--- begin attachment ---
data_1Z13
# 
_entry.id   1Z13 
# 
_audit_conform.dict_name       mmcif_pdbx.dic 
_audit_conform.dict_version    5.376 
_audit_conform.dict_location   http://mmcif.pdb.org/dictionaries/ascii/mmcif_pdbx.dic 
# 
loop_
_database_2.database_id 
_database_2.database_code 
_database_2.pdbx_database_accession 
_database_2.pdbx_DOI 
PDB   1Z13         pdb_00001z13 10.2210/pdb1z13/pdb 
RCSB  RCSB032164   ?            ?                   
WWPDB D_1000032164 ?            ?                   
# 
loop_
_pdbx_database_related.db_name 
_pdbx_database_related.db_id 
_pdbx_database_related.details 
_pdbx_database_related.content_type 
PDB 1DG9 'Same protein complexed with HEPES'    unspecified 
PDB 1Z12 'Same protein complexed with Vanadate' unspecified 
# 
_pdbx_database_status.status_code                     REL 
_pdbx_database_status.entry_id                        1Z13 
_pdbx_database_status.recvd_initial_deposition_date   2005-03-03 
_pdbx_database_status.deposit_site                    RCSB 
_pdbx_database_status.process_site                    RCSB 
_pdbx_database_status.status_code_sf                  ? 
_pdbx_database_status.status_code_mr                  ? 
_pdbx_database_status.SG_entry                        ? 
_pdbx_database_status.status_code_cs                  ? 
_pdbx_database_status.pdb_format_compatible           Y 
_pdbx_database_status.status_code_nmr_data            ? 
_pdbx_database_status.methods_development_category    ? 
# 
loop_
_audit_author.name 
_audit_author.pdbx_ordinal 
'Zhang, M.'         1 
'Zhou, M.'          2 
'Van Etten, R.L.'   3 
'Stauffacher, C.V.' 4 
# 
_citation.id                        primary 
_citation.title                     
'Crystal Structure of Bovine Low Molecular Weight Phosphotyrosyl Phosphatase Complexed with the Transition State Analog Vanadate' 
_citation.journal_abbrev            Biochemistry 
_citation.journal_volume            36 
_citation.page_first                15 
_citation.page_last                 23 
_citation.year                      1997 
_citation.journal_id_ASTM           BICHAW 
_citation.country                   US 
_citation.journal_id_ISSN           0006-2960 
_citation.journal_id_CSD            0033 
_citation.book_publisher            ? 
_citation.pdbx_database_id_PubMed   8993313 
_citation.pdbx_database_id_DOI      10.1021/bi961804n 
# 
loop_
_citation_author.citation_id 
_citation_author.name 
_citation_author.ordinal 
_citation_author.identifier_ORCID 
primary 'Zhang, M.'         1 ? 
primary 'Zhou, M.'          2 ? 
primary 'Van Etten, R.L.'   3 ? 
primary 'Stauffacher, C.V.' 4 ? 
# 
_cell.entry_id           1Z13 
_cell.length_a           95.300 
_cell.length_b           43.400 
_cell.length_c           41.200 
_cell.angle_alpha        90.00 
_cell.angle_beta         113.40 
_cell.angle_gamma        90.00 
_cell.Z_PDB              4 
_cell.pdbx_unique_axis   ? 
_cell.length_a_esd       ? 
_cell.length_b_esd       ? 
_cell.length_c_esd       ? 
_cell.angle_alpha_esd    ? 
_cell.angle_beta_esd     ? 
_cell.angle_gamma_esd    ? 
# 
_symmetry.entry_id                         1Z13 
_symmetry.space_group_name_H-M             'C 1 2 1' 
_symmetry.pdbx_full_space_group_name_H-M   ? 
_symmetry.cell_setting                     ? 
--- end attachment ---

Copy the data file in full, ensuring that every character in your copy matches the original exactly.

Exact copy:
data_1Z13
# 
_entry.id   1Z13 
# 
_audit_conform.dict_name       mmcif_pdbx.dic 
_audit_conform.dict_version    5.376 
_audit_conform.dict_location   http://mmcif.pdb.org/dictionaries/ascii/mmcif_pdbx.dic 
# 
loop_
_database_2.database_id 
_database_2.database_code 
_database_2.pdbx_database_accession 
_database_2.pdbx_DOI 
PDB   1Z13         pdb_00001z13 10.2210/pdb1z13/pdb 
RCSB  RCSB032164   ?            ?                   
WWPDB D_1000032164 ?            ?                   
# 
loop_
_pdbx_database_related.db_name 
_pdbx_database_related.db_id 
_pdbx_database_related.details 
_pdbx_database_related.content_type 
PDB 1DG9 'Same protein complexed with HEPES'    unspecified 
PDB 1Z12 'Same protein complexed with Vanadate' unspecified 
# 
_pdbx_database_status.status_code                     REL 
_pdbx_database_status.entry_id                        1Z13 
_pdbx_database_status.recvd_initial_deposition_date   2005-03-03 
_pdbx_database_status.deposit_site                    RCSB 
_pdbx_database_status.process_site                    RCSB 
_pdbx_database_status.status_code_sf                  ? 
_pdbx_database_status.status_code_mr                  ? 
_pdbx_database_status.SG_entry                        ? 
_pdbx_database_status.status_code_cs                  ? 
_pdbx_database_status.pdb_format_compatible           Y 
_pdbx_database_status.status_code_nmr_data            ? 
_pdbx_database_status.methods_development_category    ? 
# 
loop_
_audit_author.name 
_audit_author.pdbx_ordinal 
'Zhang, M.'         1 
'Zhou, M.'          2 
'Van Etten, R.L.'   3 
'Stauffacher, C.V.' 4 
# 
_citation.id                        primary 
_citation.title                     
'Crystal Structure of Bovine Low Molecular Weight Phosphotyrosyl Phosphatase Complexed with the Transition State Analog Vanadate' 
_citation.journal_abbrev            Biochemistry 
_citation.journal_volume            36 
_citation.page_first                15 
_citation.page_last                 23 
_citation.year                      1997 
_citation.journal_id_ASTM           BICHAW 
_citation.country                   US 
_citation.journal_id_ISSN           0006-2960 
_citation.journal_id_CSD            0033 
_citation.book_publisher            ? 
_citation.pdbx_database_id_PubMed   8993313 
_citation.pdbx_database_id_DOI      10.1021/bi961804n 
# 
loop_
_citation_author.citation_id 
_citation_author.name 
_citation_author.ordinal 
_citation_author.identifier_ORCID 
primary 'Zhang, M.'         1 ? 
primary 'Zhou, M.'          2 ? 
primary 'Van Etten, R.L.'   3 ? 
primary 'Stauffacher, C.V.' 4 ? 
# 
_cell.entry_id           1Z13 
_cell.length_a           95.300 
_cell.length_b           43.400 
_cell.length_c           41.200 
_cell.angle_alpha        90.00 
_cell.angle_beta         113.40 
_cell.angle_gamma        90.00 
_cell.Z_PDB              4 
_cell.pdbx_unique_axis   ? 
_cell.length_a_esd       ? 
_cell.length_b_esd       ? 
_cell.length_c_esd       ? 
_cell.angle_alpha_esd    ? 
_cell.angle_beta_esd     ? 
_cell.angle_gamma_esd    ? 
# 
_symmetry.entry_id                         1Z13 
_symmetry.space_group_name_H-M             'C 1 2 1' 
_symmetry.pdbx_full_space_group_name_H-M   ? 
_symmetry.cell_setting                     ? 